2019 Hyundai Kona Electric Priced to Sizzle

img 1156693457 1539365488771 jpg 2019 Hyundai Kona Electric | Manufacturer images

Electric-vehicle shoppers have more options than ever, and Hyundai added one more with the electric version of its Kona subcompact SUV. The good news: It starts at $37,495, including destination and before a $7,500 federal tax credit for plug-in vehicles. After the full tax credit, in other words, the Kona’s net price is slightly less than $30,000. That’s about $9,000 more than the base gasoline Kona.

Related: 2019 Hyundai Kona Ups Safety Features, Price

The automaker’s first electric SUV gets power from a 201-horsepower electric motor that makes 291 pounds-feet of torque. It gets juice from a 64-kilowatt-hour, lithium-ion battery pack that sends power to the front wheels. The combination has an estimated 120 mpg-equivalent for combined city/highway mileage, and it’s good for 258 miles of all-electric range by EPA estimates.

Shop the 2018 Hyundai Kona near you

2018 Hyundai Kona SEL
35,287 mi.
$18,500 $500 price drop
2018 Hyundai Kona Limited
64,562 mi.
$17,000 $500 price drop

That’s competitive. It outdistances the 2019 Chevrolet Bolt EV by 20 miles and the 2018 Nissan Leaf by a substantial 107 miles. It’s also more than double the range of Hyundai’s own 2019 Ioniq Electric, which gets just 124 miles of range. The Chevrolet Bolt EV starts at $37,495 before any tax incentives, but Chevrolet is expected to run through its sales quota under current legislation for plug-in vehicle tax credits. Once it passes that, credits for Bolt EV purchases will begin to phase out. Hyundai, meanwhile, has yet to approach the quota.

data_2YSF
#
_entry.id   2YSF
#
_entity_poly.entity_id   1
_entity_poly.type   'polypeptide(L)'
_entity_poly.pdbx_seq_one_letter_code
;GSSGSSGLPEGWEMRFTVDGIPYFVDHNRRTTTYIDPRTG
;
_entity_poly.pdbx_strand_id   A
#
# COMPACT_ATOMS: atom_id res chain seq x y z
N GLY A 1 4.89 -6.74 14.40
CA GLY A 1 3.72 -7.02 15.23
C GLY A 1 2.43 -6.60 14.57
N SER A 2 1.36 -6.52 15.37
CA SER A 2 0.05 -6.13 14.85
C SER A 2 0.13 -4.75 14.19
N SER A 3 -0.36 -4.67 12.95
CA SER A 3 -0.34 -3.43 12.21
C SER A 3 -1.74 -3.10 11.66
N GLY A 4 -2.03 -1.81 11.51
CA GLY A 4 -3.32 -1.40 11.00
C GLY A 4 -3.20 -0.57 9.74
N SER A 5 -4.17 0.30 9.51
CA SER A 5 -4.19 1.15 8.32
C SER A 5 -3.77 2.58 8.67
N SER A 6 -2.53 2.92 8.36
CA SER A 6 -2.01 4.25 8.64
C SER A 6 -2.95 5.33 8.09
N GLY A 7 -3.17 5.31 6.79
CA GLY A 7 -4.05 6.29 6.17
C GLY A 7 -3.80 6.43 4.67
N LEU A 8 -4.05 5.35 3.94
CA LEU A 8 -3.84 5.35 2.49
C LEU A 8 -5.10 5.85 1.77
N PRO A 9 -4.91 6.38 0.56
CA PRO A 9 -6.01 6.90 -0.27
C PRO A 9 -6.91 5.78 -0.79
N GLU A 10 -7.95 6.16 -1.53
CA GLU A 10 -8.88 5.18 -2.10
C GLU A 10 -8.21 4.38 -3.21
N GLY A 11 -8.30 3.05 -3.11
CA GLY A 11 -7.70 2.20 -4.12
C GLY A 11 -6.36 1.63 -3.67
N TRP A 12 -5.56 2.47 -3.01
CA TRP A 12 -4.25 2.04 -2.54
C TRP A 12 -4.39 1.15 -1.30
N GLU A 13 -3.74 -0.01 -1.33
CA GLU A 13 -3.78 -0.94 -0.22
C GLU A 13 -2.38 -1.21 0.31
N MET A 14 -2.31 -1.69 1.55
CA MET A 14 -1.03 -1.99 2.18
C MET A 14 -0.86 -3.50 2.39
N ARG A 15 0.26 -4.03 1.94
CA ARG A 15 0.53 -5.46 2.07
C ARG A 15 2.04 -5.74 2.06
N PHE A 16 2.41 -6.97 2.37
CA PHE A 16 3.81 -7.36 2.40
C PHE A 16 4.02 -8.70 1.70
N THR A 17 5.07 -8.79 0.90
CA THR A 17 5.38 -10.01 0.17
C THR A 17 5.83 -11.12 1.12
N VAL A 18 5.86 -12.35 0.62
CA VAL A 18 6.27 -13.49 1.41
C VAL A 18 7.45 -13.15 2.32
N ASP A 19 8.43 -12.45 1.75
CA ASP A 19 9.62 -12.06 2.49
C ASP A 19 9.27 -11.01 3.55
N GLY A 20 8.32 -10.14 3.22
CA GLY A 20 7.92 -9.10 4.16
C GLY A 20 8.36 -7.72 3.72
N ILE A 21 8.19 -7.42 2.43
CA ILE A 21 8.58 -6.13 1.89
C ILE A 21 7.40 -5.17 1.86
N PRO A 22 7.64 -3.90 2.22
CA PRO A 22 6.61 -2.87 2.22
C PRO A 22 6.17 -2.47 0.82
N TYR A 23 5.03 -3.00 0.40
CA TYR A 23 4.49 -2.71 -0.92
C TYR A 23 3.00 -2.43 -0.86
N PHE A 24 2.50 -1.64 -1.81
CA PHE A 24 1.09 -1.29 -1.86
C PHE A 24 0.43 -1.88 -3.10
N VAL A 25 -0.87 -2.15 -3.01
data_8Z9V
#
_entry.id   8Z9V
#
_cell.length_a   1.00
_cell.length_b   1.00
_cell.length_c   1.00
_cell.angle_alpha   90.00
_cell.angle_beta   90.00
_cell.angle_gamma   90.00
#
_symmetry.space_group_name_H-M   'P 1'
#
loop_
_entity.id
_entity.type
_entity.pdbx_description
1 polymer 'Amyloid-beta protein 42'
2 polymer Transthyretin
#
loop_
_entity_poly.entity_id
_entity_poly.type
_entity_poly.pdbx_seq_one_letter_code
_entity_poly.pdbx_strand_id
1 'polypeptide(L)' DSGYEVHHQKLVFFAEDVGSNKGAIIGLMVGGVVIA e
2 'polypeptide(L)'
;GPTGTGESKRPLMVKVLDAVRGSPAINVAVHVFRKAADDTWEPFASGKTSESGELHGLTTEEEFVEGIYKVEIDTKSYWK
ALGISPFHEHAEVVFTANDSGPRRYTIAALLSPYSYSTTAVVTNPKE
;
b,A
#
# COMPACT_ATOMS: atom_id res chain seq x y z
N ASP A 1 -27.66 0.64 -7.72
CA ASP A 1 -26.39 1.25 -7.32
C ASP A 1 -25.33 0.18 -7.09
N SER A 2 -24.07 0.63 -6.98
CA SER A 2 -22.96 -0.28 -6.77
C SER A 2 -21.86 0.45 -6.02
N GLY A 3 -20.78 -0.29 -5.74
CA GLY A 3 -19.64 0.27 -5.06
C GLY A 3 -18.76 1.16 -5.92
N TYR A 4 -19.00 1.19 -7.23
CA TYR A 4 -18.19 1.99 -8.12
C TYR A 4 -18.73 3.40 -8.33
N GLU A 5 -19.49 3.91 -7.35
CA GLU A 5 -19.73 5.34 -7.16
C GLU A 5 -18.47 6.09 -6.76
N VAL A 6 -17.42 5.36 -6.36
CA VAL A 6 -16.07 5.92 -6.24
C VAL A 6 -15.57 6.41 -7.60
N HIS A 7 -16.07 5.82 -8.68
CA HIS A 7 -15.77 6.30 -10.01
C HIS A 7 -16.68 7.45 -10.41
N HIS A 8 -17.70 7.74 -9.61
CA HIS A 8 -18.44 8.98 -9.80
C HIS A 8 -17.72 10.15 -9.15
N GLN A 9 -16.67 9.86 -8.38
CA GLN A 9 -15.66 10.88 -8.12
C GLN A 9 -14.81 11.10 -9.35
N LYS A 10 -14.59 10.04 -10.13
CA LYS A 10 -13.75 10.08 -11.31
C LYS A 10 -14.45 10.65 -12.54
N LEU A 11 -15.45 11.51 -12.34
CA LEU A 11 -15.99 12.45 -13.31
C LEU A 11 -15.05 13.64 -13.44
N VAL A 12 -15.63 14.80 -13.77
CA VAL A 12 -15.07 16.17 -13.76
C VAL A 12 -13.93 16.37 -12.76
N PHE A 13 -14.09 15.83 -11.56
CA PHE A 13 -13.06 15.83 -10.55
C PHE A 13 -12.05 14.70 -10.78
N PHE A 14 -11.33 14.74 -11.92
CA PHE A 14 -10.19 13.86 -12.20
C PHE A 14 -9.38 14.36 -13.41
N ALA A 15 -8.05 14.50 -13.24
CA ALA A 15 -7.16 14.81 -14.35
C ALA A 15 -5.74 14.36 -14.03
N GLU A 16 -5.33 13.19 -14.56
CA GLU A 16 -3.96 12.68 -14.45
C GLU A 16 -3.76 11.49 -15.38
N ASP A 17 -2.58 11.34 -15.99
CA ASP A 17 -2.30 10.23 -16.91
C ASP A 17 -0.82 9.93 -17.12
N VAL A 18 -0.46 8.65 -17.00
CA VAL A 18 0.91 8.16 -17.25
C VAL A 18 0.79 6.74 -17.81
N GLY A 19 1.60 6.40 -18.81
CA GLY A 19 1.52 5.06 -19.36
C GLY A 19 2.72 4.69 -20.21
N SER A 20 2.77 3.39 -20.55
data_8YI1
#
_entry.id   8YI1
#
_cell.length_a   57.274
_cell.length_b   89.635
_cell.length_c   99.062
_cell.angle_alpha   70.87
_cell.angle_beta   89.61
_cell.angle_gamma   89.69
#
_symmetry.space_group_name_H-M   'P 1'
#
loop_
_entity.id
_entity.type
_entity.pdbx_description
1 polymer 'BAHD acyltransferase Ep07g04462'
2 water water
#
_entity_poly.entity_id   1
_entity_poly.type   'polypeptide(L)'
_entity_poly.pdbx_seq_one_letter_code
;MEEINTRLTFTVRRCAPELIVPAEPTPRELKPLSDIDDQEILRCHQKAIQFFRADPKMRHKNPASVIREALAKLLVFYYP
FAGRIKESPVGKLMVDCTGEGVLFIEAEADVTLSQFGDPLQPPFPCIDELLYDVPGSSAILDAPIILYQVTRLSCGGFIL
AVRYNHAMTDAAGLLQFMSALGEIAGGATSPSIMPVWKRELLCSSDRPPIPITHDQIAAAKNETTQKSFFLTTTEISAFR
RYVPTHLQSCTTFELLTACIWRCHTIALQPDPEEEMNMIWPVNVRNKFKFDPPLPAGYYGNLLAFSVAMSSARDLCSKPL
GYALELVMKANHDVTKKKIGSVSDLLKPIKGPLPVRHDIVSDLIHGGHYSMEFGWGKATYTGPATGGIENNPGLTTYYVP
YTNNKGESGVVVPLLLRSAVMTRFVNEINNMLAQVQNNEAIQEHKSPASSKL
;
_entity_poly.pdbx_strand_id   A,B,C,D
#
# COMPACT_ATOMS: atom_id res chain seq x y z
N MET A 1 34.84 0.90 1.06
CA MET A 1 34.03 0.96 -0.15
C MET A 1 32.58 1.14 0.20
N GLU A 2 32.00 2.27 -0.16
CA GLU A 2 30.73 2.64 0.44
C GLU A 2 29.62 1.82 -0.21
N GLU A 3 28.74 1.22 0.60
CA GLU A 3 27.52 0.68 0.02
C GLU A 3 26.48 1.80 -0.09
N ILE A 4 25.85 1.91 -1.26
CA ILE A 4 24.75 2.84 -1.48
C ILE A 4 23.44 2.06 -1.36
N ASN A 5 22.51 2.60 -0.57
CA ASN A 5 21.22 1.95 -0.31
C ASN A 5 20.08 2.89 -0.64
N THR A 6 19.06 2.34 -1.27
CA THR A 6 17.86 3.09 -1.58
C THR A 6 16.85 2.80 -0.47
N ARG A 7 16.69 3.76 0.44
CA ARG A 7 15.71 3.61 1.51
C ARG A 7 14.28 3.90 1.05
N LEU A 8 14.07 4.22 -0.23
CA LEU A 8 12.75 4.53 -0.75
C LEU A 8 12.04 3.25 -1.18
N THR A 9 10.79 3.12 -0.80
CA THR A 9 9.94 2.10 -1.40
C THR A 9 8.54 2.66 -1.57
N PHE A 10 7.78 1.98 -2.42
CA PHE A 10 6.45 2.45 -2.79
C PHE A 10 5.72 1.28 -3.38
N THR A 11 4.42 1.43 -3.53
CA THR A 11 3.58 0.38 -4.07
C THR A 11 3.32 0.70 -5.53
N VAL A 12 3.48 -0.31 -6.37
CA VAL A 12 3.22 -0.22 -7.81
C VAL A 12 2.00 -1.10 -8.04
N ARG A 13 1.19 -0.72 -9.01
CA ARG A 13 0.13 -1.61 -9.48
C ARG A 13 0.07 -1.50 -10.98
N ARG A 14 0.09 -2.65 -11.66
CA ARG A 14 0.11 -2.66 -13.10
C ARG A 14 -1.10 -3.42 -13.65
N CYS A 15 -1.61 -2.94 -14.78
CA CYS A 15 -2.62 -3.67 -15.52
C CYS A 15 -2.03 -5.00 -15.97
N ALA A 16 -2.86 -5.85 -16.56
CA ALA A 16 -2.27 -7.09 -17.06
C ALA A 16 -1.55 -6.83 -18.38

The Leaf starts much lower, at $30,885 before the tax credit.

Related: Here’s Everything We Know About the 2019 Hyundai Kona Electric

The bad news: The Kona Electric will be available in limited places. Hyundai says rollout begins in California in early 2019 and then spreads to other zero-emissions-focused states in the West and Northeast. More information on other trim levels and equipment isn’t available, but Hyundai plans to announce more details soon.’s Editorial department is your source for automotive news and reviews. In line with’s long-standing ethics policy, editors and reviewers don’t accept gifts or free trips from automakers. The Editorial department is independent of’s advertising, sales and sponsored content departments.

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News Editor Jennifer Geiger joined the automotive industry in 2003, much to the delight of her Corvette-obsessed dad. Jennifer is an expert reviewer, certified car-seat technician and mom of three. She wears a lot of hats — many of them while driving a minivan. Email Jennifer Geiger

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